All that said, the phone does zip through the interface well. It positively aced the Quadrant test, with a score hovering in the 2650-2700 range. A little experimentation with some of my favorite high-end games confirmed that this wasn’t a fluke. There’s plenty of power justifying the bulk in the Spectrum, so gamers and video junkies will not be left wanting.
Call quality and battery
Like the Nitro HD, the Spectrum handles calls very well. Even in my relatively isolated home, a couple of bars’ worth of signal provided a loud, clear conversation. It must be said that the Spectrum performs much better than the Galaxy Nexus in that regard – though that isn’t saying much. Battery life is likewise good. Even spoiling myself with a screen near full brightness (the better to make those colors pop!) the phone lasts through a full day of moderate browsing, calling and texting without complaint. I’d say that it’s got the best battery on Verizon… if I didn’t also have the downright amazing DROID RAZR MAXX sitting next to it.
That brilliant screen isn’t just for looking at text and glossy icons, you know. Videos, whether streamed via Netflix, Youtube or played locally, look great on the Spectrum. Thanks to the IPS panels color accuracy and AMOLED’s tendency to oversaturate, it’s even better than the Galaxy Nexus. If you’re a video junkie, the LG Spectrum is well worth your consideration for the screen alone, to say nothing of the LTE wireless connection to banish buffering. The 8MP camera doesn’t fare so well. Even in ideal light is has a habit of washing out, and in indoor settings grain and blur become problems fast.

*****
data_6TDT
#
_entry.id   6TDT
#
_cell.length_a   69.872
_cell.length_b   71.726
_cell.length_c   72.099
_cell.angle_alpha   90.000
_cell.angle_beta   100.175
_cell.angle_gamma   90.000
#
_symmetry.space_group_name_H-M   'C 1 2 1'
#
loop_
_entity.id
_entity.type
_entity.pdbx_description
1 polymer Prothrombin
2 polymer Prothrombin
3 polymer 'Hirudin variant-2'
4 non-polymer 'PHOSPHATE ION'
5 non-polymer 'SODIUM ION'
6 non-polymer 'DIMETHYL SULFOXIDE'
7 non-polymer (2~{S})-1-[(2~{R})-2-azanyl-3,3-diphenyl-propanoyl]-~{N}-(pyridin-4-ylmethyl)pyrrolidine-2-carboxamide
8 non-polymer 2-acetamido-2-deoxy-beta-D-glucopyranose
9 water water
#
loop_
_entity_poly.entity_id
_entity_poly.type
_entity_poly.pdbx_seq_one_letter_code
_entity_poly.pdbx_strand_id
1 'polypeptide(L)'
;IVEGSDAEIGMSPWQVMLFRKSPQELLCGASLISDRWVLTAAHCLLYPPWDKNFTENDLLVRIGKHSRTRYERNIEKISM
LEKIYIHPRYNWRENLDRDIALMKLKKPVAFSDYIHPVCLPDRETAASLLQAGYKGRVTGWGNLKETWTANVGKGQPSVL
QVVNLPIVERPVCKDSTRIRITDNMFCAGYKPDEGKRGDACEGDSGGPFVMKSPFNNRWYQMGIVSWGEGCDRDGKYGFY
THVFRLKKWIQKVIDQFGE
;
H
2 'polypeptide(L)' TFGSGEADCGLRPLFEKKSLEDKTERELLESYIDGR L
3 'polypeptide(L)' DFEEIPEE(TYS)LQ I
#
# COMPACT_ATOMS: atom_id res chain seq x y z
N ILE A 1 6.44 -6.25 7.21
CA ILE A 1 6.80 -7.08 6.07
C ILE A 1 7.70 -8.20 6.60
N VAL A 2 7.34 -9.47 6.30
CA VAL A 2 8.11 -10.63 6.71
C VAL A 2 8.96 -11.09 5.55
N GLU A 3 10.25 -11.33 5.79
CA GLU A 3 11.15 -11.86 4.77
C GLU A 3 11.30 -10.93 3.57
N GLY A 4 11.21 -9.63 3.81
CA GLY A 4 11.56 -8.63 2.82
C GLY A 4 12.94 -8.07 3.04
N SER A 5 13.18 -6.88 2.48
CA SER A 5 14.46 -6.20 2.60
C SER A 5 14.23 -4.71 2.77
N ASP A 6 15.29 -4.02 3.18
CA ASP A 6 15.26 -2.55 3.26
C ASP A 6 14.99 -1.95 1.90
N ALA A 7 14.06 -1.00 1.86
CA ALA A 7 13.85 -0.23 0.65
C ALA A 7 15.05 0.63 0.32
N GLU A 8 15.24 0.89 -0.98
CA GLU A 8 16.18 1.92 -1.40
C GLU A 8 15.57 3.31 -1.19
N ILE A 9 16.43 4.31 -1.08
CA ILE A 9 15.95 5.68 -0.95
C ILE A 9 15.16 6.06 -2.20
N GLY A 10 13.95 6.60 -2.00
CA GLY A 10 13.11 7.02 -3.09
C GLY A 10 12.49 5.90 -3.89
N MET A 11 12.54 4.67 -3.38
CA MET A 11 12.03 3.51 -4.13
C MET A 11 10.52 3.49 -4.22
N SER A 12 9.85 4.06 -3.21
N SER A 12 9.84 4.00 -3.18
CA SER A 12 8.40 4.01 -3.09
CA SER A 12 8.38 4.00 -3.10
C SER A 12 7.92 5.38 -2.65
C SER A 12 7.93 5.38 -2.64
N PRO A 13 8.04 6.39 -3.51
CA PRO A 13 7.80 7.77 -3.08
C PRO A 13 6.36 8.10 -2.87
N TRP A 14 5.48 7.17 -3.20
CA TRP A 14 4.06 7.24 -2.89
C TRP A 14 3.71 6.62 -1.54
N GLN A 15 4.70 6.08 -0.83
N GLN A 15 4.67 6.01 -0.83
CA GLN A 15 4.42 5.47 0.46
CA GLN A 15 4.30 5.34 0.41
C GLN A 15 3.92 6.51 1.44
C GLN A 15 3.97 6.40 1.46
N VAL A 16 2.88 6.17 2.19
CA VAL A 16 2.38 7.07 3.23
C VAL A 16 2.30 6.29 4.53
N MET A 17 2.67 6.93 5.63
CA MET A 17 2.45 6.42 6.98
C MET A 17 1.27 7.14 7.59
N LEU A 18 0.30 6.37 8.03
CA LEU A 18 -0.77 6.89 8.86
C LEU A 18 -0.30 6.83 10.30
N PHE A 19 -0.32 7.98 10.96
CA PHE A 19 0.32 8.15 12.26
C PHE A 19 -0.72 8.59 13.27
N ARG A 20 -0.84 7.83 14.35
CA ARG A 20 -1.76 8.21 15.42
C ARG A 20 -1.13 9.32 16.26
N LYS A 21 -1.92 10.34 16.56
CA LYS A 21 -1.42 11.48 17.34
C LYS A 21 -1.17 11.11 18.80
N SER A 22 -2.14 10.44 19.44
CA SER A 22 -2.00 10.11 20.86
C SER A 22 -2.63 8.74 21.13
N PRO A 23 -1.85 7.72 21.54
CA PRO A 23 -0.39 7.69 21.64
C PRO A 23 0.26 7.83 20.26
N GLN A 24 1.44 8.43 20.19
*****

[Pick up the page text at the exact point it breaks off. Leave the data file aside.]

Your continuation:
There’s a lot of great options on Verizon right now: The Galaxy Nexus for the die-hard modder, the DROID RAZR for the fashionista, the Rezound for the audiophile. Where does the Spectrum fit in? Well, at $199 it fits well below the others, and has an excellent screen, solid battery life and great call quality to recommend it. If these things are the most important to you, by all means go for it. The only real downside is LG’s software and the non-removable apps within it. If you can get over this, the Spectrum is a good choice at a good price – just don’t expect it to win any beauty contests.